President Donald Trump is a lifelong one-trick pony who is glaringly out-of-his depth, say former colleagues and supporters in a Washington Post column published Saturday night by Marc Fisher.
Trump freely and openly calls himself a “genius,” as he did last week in his now-notorious “very stable genius” tweet and Fisher said that while Trump has keen instincts, they mostly revolve around his satisfying his constant, voracious need for attention.
The accusation squares with the needy man-child portrayed in Michael Wolff’s bombshell book, Fire and Fury: Inside the Trump White House and the man described by The Art of The Deal ghostwriter Tony Schwartz as “a living black hole.”
“In Trump’s vocabulary, ‘genius’ is perhaps the highest praise, and it refers to a street-level ability to get things done. Trump often referred to his lawyer and early mentor Roy Cohn as ‘a total genius’ or a ‘political genius,’ even if he was also ‘a lousy lawyer,’” wrote Fisher. “Trump explained in one of his books that his own true ‘genius’ was for public relations: Rather than spending money on advertising, he said, he put his efforts toward winning news coverage of himself as a ‘genius.’”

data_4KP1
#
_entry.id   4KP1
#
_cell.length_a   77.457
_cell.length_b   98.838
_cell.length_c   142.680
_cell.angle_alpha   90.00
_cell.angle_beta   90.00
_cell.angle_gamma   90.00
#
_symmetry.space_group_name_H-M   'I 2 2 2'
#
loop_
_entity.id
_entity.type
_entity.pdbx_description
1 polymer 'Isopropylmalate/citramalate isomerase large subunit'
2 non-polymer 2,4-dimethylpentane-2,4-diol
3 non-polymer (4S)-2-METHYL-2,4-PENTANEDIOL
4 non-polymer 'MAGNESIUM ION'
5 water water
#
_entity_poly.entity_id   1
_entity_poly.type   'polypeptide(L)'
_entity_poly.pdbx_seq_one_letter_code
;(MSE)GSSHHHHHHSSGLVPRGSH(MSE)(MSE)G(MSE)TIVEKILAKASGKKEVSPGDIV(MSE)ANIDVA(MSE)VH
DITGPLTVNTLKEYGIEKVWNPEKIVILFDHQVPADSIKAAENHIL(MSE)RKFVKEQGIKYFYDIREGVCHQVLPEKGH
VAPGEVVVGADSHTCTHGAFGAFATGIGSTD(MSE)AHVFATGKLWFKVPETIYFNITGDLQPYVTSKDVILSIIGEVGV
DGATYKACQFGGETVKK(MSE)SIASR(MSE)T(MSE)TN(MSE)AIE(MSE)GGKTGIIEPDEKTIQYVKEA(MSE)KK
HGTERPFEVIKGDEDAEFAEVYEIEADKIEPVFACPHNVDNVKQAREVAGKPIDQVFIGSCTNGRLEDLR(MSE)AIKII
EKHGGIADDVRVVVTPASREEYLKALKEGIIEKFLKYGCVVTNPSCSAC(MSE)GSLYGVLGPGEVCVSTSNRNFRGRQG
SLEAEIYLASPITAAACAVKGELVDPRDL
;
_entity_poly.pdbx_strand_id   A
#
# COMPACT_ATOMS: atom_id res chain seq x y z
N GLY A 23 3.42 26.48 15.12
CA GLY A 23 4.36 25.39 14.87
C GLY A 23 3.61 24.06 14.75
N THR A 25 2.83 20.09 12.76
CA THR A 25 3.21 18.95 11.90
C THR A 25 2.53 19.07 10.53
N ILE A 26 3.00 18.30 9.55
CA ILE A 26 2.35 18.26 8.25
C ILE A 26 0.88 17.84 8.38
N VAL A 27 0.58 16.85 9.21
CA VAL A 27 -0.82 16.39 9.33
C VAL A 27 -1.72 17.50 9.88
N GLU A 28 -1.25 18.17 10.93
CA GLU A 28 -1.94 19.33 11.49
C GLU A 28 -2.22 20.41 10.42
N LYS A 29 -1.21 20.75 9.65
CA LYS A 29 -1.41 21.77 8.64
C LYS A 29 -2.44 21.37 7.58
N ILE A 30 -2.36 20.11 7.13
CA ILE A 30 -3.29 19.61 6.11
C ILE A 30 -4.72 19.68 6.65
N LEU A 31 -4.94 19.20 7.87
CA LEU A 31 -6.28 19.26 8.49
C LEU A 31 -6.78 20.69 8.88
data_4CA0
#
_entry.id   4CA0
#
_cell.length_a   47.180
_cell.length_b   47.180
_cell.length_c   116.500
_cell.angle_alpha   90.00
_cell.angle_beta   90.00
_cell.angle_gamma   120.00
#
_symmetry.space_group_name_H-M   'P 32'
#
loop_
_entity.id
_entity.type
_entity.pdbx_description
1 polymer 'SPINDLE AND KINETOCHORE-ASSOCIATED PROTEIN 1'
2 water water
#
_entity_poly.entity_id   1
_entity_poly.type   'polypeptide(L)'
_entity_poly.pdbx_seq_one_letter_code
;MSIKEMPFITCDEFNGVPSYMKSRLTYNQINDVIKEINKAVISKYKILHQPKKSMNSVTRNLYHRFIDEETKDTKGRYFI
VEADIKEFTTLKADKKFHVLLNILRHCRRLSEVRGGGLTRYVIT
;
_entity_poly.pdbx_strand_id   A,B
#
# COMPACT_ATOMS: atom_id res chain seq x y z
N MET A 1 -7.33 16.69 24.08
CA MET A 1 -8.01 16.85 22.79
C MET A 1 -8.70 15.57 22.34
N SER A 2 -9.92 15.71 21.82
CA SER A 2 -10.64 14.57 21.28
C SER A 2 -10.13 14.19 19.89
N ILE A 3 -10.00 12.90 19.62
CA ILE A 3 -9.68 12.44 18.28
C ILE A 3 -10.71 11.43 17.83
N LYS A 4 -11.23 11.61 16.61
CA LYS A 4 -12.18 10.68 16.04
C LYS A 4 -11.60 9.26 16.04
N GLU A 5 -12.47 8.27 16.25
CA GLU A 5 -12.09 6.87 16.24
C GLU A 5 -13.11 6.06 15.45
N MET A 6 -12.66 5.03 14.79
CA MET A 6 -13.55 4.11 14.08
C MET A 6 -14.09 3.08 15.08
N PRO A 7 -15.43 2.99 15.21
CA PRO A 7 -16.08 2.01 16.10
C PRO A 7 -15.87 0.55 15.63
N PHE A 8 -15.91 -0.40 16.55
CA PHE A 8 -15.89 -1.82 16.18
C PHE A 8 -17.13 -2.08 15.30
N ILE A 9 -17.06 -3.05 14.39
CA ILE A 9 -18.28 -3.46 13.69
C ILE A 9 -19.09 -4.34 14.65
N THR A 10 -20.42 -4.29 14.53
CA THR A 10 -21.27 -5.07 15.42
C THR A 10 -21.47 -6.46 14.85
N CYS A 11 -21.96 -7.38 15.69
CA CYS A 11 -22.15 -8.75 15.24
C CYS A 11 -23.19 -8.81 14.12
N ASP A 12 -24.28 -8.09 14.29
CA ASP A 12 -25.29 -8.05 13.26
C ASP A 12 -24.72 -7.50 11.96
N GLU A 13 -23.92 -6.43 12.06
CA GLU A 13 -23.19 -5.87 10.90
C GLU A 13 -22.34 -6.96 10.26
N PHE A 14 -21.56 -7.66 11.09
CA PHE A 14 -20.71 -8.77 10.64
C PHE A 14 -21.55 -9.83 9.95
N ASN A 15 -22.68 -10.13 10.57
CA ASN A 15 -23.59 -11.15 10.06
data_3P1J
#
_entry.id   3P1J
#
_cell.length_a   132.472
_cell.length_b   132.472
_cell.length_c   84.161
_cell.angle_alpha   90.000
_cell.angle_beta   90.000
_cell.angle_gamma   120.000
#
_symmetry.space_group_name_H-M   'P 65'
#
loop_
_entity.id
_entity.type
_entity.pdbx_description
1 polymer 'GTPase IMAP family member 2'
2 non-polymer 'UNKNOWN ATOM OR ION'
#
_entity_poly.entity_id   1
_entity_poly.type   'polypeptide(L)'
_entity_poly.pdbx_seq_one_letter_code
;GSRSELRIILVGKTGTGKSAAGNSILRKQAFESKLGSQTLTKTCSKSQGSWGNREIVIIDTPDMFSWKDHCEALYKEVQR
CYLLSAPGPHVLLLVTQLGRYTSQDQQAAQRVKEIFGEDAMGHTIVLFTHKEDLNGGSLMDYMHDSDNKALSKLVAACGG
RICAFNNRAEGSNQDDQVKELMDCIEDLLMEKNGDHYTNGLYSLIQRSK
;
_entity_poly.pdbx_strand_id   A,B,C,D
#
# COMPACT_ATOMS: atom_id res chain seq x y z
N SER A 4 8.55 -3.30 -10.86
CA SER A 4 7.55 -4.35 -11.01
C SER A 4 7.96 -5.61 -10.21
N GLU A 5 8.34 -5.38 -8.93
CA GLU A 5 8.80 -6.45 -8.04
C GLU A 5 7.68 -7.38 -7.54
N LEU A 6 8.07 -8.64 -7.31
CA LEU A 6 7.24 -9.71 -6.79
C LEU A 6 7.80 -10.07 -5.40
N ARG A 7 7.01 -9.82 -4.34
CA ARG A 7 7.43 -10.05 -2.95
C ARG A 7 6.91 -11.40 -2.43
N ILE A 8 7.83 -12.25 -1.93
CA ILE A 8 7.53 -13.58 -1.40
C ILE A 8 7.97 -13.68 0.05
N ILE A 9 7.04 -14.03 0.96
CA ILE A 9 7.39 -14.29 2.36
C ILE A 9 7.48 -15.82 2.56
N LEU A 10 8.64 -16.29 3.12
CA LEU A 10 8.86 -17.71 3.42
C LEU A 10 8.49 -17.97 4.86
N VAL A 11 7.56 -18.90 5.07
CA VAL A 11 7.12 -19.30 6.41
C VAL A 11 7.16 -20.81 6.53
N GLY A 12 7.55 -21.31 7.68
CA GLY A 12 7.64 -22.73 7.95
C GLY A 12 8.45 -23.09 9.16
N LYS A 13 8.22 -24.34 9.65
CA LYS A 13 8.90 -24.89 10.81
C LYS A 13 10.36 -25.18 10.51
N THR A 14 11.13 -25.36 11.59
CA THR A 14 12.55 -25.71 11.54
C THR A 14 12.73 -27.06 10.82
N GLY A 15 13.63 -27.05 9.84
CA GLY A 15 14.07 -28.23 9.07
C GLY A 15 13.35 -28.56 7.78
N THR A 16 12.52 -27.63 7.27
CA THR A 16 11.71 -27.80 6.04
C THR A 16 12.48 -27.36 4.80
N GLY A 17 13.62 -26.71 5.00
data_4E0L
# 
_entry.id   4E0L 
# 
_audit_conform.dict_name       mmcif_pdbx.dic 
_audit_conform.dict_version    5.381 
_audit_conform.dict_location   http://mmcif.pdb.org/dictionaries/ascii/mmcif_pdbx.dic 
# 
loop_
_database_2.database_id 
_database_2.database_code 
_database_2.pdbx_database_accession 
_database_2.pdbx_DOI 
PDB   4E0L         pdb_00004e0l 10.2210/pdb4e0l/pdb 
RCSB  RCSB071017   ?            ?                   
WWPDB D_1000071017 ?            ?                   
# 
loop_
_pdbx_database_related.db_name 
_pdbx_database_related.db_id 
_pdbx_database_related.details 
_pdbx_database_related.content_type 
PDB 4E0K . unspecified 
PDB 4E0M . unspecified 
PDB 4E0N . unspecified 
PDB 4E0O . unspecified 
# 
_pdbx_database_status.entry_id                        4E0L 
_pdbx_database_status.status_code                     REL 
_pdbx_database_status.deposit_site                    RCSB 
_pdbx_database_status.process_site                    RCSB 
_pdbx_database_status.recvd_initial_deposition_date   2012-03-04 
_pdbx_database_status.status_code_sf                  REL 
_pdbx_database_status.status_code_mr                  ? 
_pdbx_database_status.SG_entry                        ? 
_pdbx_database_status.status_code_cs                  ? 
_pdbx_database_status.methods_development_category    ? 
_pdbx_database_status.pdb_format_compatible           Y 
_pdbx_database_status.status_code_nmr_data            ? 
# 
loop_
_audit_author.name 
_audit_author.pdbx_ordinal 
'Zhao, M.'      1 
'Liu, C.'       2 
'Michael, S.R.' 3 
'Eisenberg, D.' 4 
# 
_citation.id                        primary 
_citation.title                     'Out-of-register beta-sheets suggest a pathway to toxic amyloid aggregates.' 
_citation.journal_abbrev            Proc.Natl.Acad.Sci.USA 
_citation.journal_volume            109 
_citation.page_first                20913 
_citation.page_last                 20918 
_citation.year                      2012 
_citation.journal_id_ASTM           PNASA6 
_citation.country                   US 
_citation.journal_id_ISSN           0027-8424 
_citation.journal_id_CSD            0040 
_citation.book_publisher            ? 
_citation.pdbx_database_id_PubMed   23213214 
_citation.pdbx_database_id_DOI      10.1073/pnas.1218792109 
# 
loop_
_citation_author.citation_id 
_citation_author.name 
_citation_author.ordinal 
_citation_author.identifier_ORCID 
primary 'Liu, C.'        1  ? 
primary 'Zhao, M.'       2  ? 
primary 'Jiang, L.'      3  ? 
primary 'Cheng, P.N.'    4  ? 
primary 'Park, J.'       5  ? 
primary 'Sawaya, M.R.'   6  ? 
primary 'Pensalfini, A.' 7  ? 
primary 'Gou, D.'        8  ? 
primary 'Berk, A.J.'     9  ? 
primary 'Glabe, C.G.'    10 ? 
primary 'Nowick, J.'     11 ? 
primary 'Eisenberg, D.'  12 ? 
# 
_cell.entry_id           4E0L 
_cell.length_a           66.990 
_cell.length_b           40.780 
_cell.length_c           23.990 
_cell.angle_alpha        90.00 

The idea of being a Midas-fingered “genius” is absolutely central to Trump’s notion of himself, former executives told Fisher. “Everyone around him learned to cater to that — even his father, who trained Trump to follow in his footsteps as a developer.”
“He never meant ‘book genius’ when he said it,” journalist Tony Benza told the Post. “He means, okay, he didn’t hit the brains lottery, but he’s brilliant and cunning in the way he operates. He’s amazing at taking the temperature of the room and knowing how to appease everyone.”
Fisher wrote that the relentless force driving Trump’s tweets is his “lifelong conviction that he wins when he’s the center of attention” and his belief that he has a special kind of knowledge that enables him to see things that ordinary people cannot.